As I sit here watching the stock market drop another 500+ points, the feeling of deja’ vu starts to creep in. Wasn’t it just over 10 years ago that the housing market was seeing almost mythical growth and the common citizen was spending a bit more than they could afford, but easy credit allowed them to defer the cost for that instant gratification purchase. Stocks were rising at unsustainable levels and we had the Fed telling us that they had everything under control and that we should keep on spending because the economy is humming. Even my stockbroker encouraged me to not worry about the volatility and that it was a great time to be in the market.
Today, we have historically low interest rates due to the Fed artificially holding down the interest rates to help promote of economic growth. The Fed did the same thing back in the early 70’s for those of you old enough to remember 3% Mortgage rates. They were trying to spur economic growth caused by previous wage and price controls that weren’t working. Sound familiar?
The problem with this approach was that something had to give way eventually since inflation isn’t something you can just bottle up. The result was hyperinflation and the interest rates jumped to almost 20% for a home mortgage and closer to 30% for credit cards in the late 70’s and early 80’s. This tightening of credit snuffed out the purchase market and the housing prices plummeted. This slow down negatively impacted the stock market and economic growth slowed down dramatically.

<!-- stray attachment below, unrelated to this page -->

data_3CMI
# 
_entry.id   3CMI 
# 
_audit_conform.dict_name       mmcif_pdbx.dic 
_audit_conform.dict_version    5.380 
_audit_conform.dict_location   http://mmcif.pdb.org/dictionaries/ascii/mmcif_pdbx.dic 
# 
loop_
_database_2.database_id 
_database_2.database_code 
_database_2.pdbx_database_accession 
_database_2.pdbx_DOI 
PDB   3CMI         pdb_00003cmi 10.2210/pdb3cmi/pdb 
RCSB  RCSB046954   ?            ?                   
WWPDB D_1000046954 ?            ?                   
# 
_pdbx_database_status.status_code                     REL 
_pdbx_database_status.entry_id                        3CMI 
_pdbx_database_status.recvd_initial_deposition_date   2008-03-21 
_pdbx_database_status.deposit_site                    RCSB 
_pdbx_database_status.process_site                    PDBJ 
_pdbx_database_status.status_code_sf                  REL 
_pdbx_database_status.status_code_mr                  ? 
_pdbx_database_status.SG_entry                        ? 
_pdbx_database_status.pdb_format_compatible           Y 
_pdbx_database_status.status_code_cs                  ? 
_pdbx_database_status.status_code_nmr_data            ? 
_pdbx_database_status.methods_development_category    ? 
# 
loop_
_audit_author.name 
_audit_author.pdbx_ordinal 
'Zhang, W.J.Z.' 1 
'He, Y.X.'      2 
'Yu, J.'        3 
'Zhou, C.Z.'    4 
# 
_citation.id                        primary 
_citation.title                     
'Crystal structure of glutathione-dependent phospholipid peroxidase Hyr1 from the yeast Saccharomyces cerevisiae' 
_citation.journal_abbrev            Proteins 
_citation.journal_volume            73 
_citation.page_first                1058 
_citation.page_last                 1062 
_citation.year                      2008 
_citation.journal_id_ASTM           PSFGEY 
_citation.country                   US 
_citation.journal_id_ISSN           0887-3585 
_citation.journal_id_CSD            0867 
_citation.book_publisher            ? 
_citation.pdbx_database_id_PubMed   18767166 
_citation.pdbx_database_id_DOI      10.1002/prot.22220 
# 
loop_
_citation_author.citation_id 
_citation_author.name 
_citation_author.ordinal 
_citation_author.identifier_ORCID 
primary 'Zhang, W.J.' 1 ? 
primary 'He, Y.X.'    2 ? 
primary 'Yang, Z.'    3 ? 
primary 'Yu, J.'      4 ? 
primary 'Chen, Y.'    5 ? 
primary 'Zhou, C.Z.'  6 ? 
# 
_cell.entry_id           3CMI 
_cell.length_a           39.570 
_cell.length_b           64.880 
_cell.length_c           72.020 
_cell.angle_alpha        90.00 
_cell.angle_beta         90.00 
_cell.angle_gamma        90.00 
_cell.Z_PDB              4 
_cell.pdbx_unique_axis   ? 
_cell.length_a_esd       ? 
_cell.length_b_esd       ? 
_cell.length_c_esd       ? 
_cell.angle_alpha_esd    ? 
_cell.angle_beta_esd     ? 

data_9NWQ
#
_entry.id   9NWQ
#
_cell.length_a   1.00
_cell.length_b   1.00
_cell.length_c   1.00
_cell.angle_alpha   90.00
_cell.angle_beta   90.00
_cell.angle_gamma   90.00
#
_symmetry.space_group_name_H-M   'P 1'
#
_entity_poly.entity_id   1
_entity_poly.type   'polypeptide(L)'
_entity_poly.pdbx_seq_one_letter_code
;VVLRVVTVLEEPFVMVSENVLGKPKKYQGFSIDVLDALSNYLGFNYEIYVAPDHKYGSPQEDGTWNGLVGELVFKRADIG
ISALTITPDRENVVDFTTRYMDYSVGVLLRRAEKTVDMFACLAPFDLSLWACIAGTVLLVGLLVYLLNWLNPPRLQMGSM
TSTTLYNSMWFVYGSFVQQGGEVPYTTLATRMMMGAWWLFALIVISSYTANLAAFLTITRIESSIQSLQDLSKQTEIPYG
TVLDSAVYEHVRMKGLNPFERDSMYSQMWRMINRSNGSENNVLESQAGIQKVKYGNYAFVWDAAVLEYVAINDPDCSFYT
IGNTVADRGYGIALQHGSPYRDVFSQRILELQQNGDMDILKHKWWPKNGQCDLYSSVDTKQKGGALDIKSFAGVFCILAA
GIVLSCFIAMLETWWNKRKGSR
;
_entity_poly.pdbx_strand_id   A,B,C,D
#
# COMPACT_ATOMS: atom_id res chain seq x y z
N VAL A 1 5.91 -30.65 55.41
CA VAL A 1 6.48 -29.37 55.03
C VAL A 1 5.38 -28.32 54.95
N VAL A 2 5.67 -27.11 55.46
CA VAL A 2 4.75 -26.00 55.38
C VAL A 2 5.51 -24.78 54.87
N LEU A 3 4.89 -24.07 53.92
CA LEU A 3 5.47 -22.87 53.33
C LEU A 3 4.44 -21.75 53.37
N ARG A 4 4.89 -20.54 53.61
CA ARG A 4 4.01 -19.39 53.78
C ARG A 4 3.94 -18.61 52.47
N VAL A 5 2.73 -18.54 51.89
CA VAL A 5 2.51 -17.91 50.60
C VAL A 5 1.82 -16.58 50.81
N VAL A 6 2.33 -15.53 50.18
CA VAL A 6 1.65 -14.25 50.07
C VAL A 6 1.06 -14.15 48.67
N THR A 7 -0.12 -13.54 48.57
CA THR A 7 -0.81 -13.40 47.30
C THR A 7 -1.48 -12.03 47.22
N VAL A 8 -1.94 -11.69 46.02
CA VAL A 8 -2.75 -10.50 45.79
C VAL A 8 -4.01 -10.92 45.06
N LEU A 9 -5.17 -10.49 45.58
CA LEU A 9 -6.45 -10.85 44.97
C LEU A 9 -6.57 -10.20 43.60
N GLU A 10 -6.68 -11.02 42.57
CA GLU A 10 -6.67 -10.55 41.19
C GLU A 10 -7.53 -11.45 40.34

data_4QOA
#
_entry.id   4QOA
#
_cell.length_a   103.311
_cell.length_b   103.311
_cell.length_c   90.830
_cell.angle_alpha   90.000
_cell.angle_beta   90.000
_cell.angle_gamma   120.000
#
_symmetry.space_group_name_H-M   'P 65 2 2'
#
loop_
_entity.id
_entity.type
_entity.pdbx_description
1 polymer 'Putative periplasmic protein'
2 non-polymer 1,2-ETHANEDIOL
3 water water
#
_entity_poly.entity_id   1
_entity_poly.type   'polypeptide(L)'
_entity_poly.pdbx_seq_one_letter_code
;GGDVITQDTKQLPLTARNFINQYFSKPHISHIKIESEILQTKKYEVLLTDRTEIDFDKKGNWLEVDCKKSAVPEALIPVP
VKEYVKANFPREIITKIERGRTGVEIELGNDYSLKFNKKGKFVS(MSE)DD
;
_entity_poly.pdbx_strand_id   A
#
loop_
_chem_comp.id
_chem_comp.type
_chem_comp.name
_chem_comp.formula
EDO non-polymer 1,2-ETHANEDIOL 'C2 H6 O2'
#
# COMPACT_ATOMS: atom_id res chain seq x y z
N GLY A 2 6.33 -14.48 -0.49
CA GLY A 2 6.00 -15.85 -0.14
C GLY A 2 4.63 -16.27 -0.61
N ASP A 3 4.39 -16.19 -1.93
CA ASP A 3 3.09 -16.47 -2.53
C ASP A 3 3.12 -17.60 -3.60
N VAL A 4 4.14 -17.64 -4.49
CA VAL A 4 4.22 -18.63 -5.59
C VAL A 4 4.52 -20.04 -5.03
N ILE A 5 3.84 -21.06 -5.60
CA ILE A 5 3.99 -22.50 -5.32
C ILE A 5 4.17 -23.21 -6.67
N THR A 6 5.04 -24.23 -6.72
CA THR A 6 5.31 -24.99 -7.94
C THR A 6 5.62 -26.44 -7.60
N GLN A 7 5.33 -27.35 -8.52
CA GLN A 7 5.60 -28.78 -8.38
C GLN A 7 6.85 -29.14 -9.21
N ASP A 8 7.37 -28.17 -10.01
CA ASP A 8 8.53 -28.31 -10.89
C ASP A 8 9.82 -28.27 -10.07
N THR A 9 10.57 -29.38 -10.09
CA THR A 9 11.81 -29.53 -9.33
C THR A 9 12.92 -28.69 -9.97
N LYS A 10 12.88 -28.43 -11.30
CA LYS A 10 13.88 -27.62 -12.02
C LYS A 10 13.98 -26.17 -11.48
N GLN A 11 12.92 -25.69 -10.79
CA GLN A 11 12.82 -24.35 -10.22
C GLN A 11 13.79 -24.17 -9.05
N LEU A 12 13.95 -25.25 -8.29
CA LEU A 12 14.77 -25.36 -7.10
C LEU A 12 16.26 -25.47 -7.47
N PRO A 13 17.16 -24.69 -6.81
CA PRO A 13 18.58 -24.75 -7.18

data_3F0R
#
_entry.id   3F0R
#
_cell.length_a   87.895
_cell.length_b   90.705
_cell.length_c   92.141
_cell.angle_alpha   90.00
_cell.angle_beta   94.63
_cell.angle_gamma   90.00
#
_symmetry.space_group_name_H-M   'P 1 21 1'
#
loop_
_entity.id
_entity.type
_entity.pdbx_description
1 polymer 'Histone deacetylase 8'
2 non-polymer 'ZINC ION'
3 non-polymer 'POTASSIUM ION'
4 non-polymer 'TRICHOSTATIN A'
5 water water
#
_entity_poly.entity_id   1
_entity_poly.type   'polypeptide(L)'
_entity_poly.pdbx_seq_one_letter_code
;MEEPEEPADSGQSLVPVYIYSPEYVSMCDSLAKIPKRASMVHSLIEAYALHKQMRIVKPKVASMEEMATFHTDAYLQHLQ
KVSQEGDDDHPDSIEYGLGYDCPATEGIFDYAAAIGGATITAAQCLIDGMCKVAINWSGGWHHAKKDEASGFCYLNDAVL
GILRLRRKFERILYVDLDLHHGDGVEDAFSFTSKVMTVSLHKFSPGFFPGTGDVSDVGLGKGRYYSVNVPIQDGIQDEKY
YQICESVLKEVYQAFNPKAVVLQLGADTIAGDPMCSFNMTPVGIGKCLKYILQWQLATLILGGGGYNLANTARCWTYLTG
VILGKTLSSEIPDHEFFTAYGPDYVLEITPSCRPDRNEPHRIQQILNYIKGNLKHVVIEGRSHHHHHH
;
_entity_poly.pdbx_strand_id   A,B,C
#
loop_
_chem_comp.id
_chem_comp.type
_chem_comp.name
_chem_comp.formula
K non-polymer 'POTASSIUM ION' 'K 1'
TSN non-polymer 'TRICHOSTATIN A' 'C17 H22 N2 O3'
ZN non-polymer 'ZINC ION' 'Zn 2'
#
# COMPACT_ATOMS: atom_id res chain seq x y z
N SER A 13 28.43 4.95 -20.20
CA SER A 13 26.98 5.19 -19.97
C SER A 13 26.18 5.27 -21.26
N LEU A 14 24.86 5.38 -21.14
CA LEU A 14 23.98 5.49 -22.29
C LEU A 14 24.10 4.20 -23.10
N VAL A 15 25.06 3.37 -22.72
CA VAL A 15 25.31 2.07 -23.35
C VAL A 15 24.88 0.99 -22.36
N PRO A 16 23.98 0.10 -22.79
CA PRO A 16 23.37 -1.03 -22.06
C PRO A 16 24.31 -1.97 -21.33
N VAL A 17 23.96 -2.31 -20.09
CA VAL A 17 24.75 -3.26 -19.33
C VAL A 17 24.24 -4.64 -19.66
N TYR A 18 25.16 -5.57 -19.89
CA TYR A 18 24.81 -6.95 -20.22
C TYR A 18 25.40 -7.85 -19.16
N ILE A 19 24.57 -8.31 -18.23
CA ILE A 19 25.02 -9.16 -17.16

Fast forward back to today’s economic climate and there are way too many similarities to ignore. We have the Fed again manipulating the rates hoping to spur economic growth; we have inflation pressure; we also have people spending beyond their means and all the while we are being told that the economy is humming. We have Banks easing credit requirements to spur more borrowing. Most importantly, we are seeing dramatic volatility in the Stock Market due to the Smart Money knowing the stock values are unsustainable at these levels and looking for the exits.
Thankfully, I didn’t take my stockbrokers advice 10 years ago, and I’m not taking it today. When I see this kind of volatility my belief is that the Smart Money (those with more resources and wisdom than I) are starting to sell off as quickly and quietly as they can without causing a panic. The common folk are encouraged to hold on regardless of the “pullback” and end up providing the exit for the Smart Money. In the end, the common folk hit a pain threshold that forces even them to flee the market at the much lower prices…..selling to the Smart Money, of course.
With all of this commotion going on, there is one thing I can always rely on… my stockbroker telling me this is a great time to be in market.